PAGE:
All of the countries of the former Yugoslavia (Bosnia-Herzegovina, Croatia, Kosovo Macedonia (FYROM), Montenegro, Serbia, Slovenia), as well as Albania and Turkey, have signed and ratified the CRPD. This means that these countries are obligated to reform their laws to protect the right to act for all people.
However, none of the countries in this region (as is the case worlwide), yet have systems that ensure the right to act for people deprived of their legal capacity.
- In Kosovo, complete deprivation of legal capacity is automatic for any person entering a psychiatric hospital (whether voluntarily or involuntarily). Once a person has been deprived of legal capacity, she is denied the right to marry.
- In Serbia, the use of guardianship has increased dramatically in recent years. In 2012, more than 17,000 people were deprived of their legal capacity through guardianship proceedings. People who are deprived of their legal capacity are automatically stripped of their rights to enter into contracts, marry, vote, exercise parental rights, join political parties, or make decisions on medical proceedings, including termination of pregnancy.
- In Turkey, the appointment of a guardian due to “mental illness” strips a person of the right to vote, and subjects any marriage to the scrutiny of a guardian, who may object to the validity of the marriage.
- In Bosnia-Herzegovina, where an estimated 6,500 people have been placed under court-ordered guardianship due to intellectual or psychosocial disabilities, deprivation of legal capacity also deprives a person of the right to vote. A survey of professionals working with people with disabilities in 2013 found that, although 89% of respondents had been involved in depriving a person of legal capacity, only 24% had ever been involved in returning legal capacity.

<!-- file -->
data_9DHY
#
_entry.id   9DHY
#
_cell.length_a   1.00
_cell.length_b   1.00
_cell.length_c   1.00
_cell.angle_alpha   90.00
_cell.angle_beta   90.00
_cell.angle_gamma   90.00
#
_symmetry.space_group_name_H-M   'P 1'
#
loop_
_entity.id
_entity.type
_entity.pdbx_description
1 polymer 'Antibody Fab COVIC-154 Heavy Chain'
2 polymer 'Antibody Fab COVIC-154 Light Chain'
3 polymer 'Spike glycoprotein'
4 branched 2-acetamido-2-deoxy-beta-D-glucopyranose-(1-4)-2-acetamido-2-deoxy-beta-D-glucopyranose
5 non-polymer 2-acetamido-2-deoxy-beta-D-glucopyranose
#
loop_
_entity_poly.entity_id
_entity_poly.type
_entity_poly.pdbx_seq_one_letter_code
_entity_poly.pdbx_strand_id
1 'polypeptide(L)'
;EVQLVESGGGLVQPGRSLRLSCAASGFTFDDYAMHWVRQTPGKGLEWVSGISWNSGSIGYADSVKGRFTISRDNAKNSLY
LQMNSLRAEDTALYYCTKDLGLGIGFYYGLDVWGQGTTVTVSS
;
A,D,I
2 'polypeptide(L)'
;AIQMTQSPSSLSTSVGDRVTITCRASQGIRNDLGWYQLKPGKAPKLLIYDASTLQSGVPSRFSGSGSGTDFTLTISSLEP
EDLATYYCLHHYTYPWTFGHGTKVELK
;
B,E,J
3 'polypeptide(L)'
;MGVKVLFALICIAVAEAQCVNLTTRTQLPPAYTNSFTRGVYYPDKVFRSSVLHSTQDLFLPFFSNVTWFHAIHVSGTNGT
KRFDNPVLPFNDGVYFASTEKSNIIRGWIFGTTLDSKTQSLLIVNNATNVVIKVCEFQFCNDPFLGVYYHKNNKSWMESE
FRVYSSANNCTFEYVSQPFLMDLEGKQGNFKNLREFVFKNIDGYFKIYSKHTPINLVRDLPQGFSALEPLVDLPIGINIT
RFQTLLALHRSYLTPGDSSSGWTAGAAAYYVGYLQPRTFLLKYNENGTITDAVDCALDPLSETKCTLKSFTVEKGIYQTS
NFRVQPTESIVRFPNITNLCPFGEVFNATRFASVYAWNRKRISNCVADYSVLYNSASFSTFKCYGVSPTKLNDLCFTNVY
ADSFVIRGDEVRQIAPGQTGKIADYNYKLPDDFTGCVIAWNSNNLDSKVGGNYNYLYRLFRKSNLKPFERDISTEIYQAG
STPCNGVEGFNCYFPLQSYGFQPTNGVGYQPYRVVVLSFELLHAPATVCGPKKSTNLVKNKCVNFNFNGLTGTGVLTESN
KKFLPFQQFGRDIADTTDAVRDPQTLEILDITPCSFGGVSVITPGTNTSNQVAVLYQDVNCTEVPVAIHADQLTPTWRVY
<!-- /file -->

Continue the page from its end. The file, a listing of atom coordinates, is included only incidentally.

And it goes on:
- In Croatia, more than 18,000 people were deprived of the capacity to act as of 2013. By contrast, only 55 people (0.3% of those lacking the right to act) had their legal capactiy restored in 2013.
Civil society organizations in the Balkans have formed a partnership under the EU-PERSON project to reform laws, change attitudes, and improve the rights of persons with intellectual and psychosocial disabilities in the region.
Together the partnership has achieved considerable change, including amending legislation in Croatia, holding the first ever conference in Kosovo focused on mental disability rights, initiating self-advocacy groups in Bosnia-Herzigovina, training judiciary on CRPD issues in Serbia, drawing together civil society organisations in Turkey to raise awareness on legal capacity law and policy, and other achievements.
This document has been produced with the financial assistance of the European Union. The contents of this document are the sole responsibility of PERSON (Partnership to Ensure Reforms of Supports in Other Nations) and can under no circumstances be regarded as reflecting the position of the European Union.